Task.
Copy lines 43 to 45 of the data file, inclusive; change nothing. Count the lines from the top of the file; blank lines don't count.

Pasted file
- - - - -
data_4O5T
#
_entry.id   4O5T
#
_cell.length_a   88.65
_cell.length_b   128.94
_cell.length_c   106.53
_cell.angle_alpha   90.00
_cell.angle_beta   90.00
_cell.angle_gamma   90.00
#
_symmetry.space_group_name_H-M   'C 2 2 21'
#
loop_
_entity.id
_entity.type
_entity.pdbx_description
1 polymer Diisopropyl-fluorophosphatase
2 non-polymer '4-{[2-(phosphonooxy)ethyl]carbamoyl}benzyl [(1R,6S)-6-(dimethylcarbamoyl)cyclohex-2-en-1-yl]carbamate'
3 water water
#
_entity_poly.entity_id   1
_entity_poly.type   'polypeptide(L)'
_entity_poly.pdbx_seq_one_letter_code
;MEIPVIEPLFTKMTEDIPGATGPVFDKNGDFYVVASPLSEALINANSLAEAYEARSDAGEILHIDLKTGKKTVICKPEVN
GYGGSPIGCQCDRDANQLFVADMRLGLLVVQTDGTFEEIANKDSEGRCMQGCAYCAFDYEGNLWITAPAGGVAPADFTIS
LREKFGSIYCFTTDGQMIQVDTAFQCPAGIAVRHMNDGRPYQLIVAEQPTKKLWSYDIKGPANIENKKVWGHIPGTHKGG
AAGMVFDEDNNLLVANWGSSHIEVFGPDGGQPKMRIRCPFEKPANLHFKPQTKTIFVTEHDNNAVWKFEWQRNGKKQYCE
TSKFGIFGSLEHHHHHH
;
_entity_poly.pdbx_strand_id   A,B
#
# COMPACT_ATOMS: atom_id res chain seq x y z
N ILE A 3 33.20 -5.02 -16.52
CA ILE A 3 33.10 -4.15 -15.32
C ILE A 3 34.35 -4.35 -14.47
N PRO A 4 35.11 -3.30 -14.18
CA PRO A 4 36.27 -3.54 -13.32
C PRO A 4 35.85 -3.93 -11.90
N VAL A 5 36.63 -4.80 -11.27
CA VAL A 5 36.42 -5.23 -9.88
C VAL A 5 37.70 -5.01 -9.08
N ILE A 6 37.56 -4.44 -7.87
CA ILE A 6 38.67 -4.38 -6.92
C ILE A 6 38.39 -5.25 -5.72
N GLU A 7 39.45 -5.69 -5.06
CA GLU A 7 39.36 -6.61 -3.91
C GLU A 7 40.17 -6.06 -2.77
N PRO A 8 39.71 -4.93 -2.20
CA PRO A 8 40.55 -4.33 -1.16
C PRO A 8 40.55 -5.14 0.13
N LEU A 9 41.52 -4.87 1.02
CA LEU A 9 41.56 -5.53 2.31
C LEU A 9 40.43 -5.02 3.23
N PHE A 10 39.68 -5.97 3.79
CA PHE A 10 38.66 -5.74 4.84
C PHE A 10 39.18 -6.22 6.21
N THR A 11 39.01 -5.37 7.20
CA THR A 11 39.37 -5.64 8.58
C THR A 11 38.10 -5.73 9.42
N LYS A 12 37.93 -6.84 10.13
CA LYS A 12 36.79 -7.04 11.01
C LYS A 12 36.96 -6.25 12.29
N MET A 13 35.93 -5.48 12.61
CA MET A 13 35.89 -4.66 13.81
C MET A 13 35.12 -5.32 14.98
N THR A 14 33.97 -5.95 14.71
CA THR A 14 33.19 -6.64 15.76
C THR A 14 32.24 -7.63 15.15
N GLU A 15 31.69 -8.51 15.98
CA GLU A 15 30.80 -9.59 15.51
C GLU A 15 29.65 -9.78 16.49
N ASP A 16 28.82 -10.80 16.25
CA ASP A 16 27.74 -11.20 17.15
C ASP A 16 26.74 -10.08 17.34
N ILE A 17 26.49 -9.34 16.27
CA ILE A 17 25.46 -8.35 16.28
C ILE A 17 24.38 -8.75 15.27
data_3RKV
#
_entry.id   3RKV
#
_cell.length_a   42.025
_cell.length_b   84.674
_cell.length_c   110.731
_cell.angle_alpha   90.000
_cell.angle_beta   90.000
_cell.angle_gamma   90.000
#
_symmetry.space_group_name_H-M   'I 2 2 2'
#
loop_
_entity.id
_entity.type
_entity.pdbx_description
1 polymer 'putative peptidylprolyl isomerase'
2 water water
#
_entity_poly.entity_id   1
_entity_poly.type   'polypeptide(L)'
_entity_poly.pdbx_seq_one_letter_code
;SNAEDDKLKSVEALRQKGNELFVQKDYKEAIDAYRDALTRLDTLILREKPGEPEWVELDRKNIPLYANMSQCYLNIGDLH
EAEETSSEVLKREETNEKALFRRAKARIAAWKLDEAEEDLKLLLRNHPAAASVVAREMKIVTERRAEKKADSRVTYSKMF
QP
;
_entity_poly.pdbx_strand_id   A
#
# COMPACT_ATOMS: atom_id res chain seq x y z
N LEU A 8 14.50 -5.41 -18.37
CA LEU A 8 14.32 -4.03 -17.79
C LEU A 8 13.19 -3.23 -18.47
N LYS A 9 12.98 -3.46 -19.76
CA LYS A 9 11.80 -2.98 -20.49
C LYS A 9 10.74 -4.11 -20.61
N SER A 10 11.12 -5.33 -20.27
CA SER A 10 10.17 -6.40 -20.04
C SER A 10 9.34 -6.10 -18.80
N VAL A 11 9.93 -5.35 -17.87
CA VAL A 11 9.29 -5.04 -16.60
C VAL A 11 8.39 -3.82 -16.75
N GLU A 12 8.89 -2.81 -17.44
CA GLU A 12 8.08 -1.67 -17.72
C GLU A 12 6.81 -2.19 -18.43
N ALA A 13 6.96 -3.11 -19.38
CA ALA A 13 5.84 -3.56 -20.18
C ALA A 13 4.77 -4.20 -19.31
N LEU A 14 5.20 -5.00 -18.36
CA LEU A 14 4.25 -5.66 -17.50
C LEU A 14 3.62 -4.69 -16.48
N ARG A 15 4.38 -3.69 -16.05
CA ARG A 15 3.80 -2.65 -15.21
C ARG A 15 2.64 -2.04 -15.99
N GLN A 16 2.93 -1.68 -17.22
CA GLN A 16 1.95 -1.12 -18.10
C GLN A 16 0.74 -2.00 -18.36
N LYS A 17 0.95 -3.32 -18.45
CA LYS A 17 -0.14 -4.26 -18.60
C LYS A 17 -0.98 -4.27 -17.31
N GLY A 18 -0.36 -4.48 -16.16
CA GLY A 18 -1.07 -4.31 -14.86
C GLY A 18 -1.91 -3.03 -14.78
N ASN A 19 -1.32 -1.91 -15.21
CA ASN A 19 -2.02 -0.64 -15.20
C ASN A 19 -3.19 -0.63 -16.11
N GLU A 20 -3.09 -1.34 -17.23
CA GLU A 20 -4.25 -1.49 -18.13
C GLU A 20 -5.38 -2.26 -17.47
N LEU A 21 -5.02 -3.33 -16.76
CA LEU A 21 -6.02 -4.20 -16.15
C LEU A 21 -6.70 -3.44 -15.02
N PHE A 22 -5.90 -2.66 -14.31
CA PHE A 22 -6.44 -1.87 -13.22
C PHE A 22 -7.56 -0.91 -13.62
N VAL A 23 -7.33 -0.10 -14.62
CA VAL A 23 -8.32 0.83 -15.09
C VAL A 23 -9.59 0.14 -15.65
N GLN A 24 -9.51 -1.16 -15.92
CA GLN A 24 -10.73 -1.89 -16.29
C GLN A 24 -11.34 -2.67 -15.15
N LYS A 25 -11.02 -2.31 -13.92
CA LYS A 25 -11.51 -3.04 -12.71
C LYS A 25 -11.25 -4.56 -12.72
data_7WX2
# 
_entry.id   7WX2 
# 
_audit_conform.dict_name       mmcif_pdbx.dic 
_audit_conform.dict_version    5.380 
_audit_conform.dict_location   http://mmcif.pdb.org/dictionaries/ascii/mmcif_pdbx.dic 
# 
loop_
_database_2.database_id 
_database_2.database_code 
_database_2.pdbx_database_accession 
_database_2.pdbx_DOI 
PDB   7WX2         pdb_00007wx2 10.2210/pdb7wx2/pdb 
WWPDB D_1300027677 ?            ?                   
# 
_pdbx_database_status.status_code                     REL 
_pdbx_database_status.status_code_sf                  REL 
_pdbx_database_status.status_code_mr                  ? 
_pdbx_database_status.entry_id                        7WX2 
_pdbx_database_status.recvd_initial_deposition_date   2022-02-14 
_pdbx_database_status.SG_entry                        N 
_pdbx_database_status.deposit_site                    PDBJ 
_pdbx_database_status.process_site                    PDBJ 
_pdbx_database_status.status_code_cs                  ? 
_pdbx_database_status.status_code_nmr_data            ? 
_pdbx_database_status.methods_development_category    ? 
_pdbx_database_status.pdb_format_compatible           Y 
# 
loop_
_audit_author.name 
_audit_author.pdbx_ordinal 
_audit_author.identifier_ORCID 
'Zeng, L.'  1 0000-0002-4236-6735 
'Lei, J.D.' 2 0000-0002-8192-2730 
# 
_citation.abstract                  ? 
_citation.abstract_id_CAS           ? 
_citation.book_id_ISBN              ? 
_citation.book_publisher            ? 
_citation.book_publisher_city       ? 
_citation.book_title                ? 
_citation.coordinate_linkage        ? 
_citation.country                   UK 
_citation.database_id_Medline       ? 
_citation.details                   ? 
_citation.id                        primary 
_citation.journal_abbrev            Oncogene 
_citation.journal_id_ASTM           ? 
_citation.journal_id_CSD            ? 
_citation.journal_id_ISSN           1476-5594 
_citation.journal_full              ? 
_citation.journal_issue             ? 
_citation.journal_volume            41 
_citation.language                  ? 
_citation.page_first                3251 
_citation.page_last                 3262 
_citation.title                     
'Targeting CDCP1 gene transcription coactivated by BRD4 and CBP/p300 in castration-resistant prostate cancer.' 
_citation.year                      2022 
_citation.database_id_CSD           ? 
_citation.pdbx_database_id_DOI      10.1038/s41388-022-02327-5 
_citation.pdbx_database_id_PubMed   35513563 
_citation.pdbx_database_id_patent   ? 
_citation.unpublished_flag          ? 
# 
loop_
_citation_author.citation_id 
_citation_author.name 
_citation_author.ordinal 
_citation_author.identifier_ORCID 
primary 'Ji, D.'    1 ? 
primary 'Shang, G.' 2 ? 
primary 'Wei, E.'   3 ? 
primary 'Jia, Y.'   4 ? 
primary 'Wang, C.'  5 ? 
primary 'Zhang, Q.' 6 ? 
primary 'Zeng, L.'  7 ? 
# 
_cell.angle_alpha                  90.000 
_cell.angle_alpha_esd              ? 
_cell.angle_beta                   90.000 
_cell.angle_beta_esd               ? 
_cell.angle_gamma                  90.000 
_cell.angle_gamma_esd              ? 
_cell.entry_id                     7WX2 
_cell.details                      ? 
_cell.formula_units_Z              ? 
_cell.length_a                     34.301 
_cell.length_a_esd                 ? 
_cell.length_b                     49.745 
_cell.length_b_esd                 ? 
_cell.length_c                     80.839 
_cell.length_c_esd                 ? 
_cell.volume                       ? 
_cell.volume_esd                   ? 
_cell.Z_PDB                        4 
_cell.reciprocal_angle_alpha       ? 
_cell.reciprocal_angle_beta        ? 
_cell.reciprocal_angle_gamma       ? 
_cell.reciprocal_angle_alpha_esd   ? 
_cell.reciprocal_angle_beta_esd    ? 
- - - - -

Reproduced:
N ILE A 6 37.56 -4.44 -7.87
CA ILE A 6 38.67 -4.38 -6.92
C ILE A 6 38.39 -5.25 -5.72